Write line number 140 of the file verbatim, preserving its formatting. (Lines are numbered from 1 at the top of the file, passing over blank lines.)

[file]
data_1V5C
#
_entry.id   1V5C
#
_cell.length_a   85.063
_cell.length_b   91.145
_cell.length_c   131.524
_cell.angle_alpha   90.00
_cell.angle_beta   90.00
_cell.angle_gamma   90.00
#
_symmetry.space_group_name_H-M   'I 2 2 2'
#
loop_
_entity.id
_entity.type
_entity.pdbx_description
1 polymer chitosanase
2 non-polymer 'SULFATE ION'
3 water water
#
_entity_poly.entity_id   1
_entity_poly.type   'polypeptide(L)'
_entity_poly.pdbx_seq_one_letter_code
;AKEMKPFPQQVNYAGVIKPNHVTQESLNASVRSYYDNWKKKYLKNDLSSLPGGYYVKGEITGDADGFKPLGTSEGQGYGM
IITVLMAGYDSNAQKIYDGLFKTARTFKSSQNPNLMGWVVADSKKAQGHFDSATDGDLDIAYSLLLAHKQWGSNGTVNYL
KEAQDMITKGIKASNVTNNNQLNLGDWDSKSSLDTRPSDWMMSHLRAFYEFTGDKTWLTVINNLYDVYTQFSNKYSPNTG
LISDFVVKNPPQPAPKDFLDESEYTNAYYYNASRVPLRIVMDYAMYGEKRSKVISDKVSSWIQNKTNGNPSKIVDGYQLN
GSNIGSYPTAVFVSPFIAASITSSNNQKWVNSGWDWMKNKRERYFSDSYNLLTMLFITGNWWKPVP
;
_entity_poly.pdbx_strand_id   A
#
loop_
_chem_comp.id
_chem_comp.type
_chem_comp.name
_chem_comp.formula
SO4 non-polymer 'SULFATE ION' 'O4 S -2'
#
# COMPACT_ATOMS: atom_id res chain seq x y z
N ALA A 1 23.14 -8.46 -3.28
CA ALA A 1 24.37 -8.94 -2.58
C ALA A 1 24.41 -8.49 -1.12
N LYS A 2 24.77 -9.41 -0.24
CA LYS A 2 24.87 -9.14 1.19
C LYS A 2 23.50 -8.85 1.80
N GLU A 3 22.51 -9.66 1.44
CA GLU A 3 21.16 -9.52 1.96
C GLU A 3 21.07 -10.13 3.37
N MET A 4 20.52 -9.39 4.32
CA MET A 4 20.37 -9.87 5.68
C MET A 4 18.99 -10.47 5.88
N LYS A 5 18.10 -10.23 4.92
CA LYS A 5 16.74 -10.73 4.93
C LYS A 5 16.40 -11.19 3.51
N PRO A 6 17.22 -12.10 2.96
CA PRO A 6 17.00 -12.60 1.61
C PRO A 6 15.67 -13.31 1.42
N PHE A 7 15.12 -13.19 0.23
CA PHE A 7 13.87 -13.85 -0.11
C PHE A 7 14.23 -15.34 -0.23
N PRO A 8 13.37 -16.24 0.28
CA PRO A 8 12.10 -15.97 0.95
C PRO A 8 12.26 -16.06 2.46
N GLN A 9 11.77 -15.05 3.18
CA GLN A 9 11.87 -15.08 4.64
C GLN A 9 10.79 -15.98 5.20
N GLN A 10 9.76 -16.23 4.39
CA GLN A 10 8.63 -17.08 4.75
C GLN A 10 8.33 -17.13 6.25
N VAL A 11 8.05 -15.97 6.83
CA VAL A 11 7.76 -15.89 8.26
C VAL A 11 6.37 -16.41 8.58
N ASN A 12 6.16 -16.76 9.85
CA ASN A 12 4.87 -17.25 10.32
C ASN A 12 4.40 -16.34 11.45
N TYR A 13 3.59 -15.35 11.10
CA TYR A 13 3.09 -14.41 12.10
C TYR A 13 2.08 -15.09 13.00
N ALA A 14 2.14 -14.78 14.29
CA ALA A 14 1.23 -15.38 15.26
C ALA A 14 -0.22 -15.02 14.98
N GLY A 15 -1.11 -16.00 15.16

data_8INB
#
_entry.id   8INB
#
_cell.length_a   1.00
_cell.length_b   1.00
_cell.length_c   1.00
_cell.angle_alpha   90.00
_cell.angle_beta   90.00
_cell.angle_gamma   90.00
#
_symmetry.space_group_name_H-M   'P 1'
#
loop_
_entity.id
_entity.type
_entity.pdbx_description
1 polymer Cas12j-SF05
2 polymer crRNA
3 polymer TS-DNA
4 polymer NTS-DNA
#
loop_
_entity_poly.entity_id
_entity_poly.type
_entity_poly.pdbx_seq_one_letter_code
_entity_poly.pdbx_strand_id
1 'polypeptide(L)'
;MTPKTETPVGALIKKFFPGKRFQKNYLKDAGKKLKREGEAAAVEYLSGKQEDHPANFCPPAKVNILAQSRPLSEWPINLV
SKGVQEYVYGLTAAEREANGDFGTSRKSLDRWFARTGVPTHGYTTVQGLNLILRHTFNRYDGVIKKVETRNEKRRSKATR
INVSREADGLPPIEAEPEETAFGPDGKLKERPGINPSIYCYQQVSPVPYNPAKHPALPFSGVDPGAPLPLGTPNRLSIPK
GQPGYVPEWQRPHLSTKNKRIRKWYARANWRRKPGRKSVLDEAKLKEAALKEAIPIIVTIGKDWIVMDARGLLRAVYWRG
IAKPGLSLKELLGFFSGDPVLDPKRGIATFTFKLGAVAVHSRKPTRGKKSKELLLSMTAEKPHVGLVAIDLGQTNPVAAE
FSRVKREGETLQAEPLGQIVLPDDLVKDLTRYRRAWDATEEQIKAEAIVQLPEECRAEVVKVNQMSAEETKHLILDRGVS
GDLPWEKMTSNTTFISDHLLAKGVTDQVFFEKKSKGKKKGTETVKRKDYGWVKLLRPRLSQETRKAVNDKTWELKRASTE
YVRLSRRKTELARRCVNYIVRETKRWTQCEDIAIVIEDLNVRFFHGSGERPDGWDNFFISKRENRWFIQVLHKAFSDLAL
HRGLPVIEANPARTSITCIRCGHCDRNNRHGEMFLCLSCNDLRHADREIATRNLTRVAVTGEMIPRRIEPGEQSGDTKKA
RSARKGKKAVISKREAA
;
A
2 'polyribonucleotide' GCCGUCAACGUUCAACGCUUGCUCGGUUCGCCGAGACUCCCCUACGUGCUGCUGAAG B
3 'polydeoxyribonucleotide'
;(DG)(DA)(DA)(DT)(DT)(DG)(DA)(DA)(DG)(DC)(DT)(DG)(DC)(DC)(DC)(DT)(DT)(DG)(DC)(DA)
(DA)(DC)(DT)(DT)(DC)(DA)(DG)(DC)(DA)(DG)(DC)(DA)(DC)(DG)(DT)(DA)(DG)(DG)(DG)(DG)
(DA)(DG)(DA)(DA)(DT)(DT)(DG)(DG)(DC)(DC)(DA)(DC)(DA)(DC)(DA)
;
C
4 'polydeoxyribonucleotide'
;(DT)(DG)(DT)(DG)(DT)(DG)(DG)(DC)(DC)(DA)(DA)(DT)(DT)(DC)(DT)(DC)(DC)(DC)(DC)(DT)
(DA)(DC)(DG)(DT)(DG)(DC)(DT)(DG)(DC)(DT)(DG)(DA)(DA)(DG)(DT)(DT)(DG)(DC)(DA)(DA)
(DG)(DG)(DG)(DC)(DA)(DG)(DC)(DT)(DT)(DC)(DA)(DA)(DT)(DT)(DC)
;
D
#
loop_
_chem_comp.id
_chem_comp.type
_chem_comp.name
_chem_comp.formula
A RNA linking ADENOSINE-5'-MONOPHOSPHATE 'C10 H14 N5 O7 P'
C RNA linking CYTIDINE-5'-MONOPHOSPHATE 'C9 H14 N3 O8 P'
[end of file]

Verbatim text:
_chem_comp.type